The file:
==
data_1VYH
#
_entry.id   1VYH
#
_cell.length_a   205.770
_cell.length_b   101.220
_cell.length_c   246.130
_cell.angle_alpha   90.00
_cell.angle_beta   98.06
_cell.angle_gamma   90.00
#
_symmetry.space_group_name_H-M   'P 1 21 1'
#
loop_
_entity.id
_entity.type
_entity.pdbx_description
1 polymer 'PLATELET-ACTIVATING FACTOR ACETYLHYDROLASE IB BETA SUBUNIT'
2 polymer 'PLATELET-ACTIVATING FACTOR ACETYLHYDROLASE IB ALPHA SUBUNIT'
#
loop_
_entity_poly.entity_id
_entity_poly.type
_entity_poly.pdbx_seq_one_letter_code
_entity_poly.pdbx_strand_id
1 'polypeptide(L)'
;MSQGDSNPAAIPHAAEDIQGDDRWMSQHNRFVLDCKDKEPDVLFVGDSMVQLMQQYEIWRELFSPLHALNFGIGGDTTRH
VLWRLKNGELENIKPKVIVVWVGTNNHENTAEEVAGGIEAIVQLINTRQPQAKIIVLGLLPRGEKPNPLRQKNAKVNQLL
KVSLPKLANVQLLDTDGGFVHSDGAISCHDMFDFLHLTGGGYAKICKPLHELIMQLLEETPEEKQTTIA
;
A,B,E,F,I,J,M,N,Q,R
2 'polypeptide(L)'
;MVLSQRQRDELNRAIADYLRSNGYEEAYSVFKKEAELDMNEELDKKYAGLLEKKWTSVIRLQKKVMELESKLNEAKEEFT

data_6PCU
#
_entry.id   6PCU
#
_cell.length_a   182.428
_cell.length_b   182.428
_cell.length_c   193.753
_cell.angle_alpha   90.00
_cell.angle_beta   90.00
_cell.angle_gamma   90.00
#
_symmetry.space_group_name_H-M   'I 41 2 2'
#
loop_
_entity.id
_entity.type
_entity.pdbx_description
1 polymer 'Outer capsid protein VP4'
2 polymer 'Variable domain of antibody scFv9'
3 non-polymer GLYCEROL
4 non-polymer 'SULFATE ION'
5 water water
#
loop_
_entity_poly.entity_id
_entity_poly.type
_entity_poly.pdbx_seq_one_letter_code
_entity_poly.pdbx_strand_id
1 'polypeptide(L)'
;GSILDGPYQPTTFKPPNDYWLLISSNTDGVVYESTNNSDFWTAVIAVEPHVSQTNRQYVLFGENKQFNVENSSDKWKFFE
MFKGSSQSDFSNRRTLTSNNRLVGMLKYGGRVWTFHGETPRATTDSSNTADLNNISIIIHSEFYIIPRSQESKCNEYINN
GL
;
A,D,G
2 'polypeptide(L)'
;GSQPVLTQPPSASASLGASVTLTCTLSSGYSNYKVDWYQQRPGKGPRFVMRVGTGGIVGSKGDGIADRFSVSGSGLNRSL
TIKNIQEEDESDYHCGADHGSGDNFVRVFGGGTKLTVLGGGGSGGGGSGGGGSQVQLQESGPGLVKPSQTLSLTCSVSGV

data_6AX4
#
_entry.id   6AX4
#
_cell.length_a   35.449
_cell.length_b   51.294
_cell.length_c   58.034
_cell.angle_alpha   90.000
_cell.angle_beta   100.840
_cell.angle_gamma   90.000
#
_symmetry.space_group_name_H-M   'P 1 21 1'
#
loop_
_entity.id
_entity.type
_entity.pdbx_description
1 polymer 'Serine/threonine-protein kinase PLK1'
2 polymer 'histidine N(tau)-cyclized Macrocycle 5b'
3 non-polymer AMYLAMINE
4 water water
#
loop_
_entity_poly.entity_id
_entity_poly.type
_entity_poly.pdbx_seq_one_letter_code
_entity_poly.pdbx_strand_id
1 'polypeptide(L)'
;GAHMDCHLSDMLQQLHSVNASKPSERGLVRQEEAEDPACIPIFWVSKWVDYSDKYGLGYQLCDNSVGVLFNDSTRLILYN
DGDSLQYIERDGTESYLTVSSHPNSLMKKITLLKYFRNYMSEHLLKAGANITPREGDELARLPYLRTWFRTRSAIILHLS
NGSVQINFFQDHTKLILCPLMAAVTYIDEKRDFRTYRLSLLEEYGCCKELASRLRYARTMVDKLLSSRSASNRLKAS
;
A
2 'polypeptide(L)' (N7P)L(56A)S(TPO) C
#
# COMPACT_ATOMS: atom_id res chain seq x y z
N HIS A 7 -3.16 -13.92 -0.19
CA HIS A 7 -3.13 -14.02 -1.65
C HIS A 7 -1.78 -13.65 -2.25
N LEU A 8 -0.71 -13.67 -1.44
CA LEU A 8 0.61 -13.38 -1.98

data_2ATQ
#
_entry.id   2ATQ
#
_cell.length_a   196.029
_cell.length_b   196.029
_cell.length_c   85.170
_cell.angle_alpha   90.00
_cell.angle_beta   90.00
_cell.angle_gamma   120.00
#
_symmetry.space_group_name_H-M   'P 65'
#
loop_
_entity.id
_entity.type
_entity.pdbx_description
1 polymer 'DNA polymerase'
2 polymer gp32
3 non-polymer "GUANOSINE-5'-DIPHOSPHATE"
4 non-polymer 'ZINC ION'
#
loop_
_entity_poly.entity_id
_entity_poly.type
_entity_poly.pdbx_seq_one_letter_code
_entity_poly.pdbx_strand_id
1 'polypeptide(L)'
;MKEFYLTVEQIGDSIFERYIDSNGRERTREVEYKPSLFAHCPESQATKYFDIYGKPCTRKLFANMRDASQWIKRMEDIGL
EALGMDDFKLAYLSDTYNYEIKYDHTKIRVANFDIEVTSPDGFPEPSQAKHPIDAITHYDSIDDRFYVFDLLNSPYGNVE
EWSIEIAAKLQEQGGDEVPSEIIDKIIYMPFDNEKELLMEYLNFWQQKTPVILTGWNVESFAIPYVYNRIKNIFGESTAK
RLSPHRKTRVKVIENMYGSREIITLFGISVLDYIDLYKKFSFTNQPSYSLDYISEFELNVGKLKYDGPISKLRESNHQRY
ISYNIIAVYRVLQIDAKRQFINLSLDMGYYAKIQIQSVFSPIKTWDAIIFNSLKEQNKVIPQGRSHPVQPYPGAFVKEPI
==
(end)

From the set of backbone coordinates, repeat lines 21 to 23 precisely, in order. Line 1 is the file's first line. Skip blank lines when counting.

loop_
_entity_poly.entity_id
_entity_poly.type